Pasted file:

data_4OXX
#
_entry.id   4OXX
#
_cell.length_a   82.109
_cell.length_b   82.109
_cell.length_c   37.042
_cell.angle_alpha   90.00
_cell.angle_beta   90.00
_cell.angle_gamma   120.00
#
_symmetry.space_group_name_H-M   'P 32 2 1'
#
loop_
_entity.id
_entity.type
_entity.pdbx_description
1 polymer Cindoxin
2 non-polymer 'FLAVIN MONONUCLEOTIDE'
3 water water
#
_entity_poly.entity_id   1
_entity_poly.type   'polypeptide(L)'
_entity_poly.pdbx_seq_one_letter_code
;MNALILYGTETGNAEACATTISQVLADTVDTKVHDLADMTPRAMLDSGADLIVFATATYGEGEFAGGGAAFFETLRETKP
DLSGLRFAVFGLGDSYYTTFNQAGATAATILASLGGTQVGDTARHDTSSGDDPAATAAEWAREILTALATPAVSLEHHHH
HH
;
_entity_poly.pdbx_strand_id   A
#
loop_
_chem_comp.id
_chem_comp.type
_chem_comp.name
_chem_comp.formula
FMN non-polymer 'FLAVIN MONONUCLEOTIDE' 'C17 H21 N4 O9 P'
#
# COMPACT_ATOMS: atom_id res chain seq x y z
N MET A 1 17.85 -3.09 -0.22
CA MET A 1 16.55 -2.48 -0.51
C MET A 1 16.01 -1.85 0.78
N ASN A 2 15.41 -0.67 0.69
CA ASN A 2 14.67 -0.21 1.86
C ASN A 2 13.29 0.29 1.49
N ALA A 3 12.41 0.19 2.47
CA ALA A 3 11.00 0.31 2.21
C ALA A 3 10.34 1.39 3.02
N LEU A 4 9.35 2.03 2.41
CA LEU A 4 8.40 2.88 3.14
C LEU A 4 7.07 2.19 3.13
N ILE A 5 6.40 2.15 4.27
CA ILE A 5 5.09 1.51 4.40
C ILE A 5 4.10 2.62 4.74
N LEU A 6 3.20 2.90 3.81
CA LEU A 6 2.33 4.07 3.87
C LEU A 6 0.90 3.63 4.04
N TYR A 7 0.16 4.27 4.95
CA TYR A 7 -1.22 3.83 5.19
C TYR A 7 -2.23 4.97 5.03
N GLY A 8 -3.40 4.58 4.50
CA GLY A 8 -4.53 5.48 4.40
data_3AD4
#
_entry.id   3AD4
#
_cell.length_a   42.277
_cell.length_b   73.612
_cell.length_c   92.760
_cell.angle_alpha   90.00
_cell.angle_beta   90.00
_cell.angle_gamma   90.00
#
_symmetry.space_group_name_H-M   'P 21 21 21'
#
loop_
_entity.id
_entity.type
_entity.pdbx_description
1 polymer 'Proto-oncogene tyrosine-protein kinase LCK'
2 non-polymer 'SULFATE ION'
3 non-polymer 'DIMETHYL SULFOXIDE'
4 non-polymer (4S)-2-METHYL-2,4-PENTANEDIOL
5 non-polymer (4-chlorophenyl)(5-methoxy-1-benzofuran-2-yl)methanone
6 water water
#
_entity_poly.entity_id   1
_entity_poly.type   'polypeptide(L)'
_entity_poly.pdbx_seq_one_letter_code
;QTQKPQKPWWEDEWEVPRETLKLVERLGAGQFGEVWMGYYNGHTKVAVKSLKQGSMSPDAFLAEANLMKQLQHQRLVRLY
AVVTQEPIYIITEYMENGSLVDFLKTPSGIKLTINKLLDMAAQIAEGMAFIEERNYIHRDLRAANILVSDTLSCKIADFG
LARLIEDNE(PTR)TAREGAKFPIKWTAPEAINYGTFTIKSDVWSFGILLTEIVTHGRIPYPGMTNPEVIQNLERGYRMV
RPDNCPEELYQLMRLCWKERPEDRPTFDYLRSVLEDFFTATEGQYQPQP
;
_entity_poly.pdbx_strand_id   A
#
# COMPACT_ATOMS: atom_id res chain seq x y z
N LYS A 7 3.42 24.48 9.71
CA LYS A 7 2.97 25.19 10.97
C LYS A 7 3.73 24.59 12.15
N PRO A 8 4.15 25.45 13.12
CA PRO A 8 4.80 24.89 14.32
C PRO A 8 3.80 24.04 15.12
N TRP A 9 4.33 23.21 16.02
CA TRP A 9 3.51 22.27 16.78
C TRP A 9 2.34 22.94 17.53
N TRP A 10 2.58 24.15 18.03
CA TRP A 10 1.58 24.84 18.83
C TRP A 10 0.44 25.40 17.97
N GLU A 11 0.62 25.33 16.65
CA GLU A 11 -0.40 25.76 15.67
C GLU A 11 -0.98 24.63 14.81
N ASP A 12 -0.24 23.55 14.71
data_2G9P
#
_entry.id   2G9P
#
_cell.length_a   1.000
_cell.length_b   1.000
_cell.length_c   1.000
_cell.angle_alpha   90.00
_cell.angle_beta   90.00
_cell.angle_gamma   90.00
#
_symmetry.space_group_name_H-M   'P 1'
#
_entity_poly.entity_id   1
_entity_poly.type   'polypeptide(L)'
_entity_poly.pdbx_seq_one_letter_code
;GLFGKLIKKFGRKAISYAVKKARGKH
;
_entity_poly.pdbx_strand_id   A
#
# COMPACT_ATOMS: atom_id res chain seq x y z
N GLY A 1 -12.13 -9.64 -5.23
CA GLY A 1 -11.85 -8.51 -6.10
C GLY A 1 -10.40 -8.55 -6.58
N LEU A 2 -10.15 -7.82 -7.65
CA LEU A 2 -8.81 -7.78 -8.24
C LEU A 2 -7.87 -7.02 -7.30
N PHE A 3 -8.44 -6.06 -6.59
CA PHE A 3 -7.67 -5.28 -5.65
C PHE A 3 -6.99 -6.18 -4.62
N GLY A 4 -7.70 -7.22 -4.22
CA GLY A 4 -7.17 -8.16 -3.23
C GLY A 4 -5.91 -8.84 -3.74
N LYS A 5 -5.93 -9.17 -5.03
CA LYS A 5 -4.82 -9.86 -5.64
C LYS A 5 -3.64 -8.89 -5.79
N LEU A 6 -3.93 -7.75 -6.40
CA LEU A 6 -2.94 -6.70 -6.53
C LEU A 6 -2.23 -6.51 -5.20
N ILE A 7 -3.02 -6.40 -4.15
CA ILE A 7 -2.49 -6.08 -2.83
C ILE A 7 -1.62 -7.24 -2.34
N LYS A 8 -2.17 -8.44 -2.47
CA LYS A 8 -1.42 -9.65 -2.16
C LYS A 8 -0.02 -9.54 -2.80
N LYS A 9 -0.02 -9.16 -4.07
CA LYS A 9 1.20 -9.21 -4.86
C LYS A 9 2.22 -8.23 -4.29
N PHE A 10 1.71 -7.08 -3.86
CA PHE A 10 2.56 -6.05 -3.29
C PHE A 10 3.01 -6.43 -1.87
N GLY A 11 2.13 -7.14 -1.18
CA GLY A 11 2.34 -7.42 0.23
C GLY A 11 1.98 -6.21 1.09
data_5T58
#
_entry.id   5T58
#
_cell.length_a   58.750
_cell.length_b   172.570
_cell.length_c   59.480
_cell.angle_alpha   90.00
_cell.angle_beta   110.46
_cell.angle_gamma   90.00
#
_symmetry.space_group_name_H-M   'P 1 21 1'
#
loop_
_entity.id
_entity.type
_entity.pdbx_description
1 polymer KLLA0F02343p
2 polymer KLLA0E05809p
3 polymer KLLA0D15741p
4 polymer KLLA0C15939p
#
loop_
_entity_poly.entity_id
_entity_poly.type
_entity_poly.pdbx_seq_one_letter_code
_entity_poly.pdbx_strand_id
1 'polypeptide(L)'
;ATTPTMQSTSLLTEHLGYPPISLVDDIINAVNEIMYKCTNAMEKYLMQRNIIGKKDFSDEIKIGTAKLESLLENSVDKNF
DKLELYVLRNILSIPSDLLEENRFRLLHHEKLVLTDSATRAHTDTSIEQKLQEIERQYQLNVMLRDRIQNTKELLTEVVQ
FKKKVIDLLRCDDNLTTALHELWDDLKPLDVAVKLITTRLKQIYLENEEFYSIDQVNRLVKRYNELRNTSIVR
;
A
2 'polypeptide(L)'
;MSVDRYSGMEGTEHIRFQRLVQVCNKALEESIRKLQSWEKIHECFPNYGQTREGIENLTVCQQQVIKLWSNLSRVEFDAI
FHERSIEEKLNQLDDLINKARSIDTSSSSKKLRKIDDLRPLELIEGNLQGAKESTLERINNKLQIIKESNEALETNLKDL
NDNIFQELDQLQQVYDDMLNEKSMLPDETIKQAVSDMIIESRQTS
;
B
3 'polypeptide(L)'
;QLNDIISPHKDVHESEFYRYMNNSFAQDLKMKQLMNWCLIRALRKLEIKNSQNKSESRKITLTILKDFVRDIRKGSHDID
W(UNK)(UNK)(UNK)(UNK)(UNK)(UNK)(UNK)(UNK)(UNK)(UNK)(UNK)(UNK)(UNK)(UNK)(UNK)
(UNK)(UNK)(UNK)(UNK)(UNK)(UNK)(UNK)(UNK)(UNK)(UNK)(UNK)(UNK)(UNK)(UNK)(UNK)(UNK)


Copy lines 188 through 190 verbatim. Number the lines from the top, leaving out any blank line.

#
loop_
_entity_poly.entity_id